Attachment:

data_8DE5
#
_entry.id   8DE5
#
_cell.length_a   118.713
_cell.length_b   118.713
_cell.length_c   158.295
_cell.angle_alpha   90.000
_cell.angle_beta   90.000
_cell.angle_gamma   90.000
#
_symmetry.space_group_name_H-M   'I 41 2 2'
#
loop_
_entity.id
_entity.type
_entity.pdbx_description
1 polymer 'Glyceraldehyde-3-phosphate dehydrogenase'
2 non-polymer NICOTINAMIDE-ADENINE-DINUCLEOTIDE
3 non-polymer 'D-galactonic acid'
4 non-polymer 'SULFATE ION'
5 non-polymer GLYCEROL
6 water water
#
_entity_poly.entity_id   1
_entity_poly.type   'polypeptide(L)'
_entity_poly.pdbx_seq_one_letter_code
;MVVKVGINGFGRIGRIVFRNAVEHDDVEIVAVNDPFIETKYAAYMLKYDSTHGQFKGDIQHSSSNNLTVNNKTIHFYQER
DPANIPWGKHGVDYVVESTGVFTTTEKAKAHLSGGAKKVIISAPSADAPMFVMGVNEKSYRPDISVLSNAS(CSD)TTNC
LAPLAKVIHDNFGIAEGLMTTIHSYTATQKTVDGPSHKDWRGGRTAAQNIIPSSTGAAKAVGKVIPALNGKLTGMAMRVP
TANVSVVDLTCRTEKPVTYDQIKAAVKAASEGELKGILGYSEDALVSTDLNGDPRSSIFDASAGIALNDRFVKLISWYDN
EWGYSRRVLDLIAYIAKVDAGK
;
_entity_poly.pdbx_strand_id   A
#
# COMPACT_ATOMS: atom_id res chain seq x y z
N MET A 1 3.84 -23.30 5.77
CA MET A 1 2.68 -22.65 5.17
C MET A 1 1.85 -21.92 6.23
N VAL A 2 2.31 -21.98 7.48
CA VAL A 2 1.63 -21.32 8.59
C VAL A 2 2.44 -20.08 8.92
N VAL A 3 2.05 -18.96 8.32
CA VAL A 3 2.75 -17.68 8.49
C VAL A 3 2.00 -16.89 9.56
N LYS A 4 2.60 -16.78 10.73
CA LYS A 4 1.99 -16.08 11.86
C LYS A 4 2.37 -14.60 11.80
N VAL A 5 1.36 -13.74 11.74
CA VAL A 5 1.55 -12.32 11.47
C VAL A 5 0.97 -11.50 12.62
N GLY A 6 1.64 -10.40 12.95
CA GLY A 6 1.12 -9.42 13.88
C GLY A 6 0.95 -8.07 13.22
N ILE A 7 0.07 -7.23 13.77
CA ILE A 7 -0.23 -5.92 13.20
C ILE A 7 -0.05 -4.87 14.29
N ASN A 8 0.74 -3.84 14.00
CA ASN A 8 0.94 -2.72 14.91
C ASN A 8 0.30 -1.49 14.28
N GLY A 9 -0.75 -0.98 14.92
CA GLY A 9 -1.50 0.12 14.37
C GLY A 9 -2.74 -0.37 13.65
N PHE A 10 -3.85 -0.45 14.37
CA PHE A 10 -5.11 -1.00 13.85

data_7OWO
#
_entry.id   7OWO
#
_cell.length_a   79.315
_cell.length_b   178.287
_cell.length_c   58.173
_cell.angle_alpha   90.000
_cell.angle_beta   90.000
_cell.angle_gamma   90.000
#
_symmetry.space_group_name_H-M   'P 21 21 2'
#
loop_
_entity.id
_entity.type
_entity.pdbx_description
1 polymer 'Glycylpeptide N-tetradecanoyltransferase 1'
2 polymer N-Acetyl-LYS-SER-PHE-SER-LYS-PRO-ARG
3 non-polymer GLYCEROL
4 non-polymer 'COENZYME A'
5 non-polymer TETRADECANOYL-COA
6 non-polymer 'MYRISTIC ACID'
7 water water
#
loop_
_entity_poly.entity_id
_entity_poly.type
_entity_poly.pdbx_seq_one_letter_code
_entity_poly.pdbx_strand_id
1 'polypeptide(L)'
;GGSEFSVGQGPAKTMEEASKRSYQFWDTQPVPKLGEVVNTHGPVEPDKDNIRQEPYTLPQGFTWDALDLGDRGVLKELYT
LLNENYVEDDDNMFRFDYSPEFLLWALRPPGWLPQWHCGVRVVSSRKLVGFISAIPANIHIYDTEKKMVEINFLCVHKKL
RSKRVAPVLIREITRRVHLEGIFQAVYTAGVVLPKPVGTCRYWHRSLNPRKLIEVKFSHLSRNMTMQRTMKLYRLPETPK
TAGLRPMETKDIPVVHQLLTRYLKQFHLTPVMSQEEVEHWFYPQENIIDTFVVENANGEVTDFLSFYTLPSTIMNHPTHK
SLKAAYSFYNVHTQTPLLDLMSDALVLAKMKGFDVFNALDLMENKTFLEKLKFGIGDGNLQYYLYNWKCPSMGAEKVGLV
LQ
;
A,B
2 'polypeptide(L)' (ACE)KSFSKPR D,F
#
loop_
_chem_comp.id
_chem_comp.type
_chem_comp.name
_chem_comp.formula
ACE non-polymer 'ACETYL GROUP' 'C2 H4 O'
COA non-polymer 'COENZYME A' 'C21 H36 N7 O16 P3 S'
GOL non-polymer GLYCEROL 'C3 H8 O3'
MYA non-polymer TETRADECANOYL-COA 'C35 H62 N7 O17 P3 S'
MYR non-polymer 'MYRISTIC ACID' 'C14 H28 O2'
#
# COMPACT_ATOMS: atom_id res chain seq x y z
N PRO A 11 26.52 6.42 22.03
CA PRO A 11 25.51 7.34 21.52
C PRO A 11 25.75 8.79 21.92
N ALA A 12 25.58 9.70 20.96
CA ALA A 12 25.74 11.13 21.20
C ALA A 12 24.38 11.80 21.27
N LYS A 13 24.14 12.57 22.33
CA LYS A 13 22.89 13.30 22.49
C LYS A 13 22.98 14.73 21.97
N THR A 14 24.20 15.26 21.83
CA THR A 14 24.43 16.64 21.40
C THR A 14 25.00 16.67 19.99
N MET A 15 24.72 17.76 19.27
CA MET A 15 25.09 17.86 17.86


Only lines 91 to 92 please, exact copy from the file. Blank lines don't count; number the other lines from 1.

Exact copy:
loop_
_entity_poly.entity_id